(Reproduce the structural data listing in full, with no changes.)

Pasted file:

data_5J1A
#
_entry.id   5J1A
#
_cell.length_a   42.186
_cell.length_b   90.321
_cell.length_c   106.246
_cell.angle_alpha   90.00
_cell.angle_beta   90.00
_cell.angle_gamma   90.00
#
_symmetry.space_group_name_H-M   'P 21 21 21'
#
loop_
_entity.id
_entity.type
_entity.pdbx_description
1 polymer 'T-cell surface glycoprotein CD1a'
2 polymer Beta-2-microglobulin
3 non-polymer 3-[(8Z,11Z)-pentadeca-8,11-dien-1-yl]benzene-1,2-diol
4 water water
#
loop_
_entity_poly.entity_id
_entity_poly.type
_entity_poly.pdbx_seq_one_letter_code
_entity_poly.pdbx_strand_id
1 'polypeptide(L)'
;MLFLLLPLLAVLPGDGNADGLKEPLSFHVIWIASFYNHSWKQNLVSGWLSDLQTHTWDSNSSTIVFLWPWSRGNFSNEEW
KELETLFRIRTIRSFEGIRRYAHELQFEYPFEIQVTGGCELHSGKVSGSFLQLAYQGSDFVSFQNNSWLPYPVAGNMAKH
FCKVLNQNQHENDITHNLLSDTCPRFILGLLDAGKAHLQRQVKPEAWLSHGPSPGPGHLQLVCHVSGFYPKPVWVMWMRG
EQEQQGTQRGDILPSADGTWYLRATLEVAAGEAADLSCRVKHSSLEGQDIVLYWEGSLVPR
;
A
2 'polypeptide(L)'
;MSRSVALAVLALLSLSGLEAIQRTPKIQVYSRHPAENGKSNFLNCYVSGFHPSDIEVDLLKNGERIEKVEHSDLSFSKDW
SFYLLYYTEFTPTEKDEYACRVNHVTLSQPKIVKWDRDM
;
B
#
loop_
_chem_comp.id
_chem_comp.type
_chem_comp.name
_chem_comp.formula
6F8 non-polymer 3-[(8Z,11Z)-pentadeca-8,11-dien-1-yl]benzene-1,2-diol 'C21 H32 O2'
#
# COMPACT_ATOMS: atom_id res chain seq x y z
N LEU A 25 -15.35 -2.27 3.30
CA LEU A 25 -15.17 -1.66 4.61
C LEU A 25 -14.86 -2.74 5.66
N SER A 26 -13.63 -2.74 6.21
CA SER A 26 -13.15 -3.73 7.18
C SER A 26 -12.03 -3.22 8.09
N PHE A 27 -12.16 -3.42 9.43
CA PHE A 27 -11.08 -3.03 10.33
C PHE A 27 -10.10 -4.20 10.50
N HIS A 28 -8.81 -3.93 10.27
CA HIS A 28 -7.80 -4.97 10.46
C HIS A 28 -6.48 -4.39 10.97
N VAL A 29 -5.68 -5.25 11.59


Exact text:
data_5J1A
#
_entry.id   5J1A
#
_cell.length_a   42.186
_cell.length_b   90.321
_cell.length_c   106.246
_cell.angle_alpha   90.00
_cell.angle_beta   90.00
_cell.angle_gamma   90.00
#
_symmetry.space_group_name_H-M   'P 21 21 21'
#
loop_
_entity.id
_entity.type
_entity.pdbx_description
1 polymer 'T-cell surface glycoprotein CD1a'
2 polymer Beta-2-microglobulin
3 non-polymer 3-[(8Z,11Z)-pentadeca-8,11-dien-1-yl]benzene-1,2-diol
4 water water
#
loop_
_entity_poly.entity_id
_entity_poly.type
_entity_poly.pdbx_seq_one_letter_code
_entity_poly.pdbx_strand_id
1 'polypeptide(L)'
;MLFLLLPLLAVLPGDGNADGLKEPLSFHVIWIASFYNHSWKQNLVSGWLSDLQTHTWDSNSSTIVFLWPWSRGNFSNEEW
KELETLFRIRTIRSFEGIRRYAHELQFEYPFEIQVTGGCELHSGKVSGSFLQLAYQGSDFVSFQNNSWLPYPVAGNMAKH
FCKVLNQNQHENDITHNLLSDTCPRFILGLLDAGKAHLQRQVKPEAWLSHGPSPGPGHLQLVCHVSGFYPKPVWVMWMRG
EQEQQGTQRGDILPSADGTWYLRATLEVAAGEAADLSCRVKHSSLEGQDIVLYWEGSLVPR
;
A
2 'polypeptide(L)'
;MSRSVALAVLALLSLSGLEAIQRTPKIQVYSRHPAENGKSNFLNCYVSGFHPSDIEVDLLKNGERIEKVEHSDLSFSKDW
SFYLLYYTEFTPTEKDEYACRVNHVTLSQPKIVKWDRDM
;
B
#
loop_
_chem_comp.id
_chem_comp.type
_chem_comp.name
_chem_comp.formula
6F8 non-polymer 3-[(8Z,11Z)-pentadeca-8,11-dien-1-yl]benzene-1,2-diol 'C21 H32 O2'
#
# COMPACT_ATOMS: atom_id res chain seq x y z
N LEU A 25 -15.35 -2.27 3.30
CA LEU A 25 -15.17 -1.66 4.61
C LEU A 25 -14.86 -2.74 5.66
N SER A 26 -13.63 -2.74 6.21
CA SER A 26 -13.15 -3.73 7.18
C SER A 26 -12.03 -3.22 8.09
N PHE A 27 -12.16 -3.42 9.43
CA PHE A 27 -11.08 -3.03 10.33
C PHE A 27 -10.10 -4.20 10.50
N HIS A 28 -8.81 -3.93 10.27
CA HIS A 28 -7.80 -4.97 10.46
C HIS A 28 -6.48 -4.39 10.97
N VAL A 29 -5.68 -5.25 11.59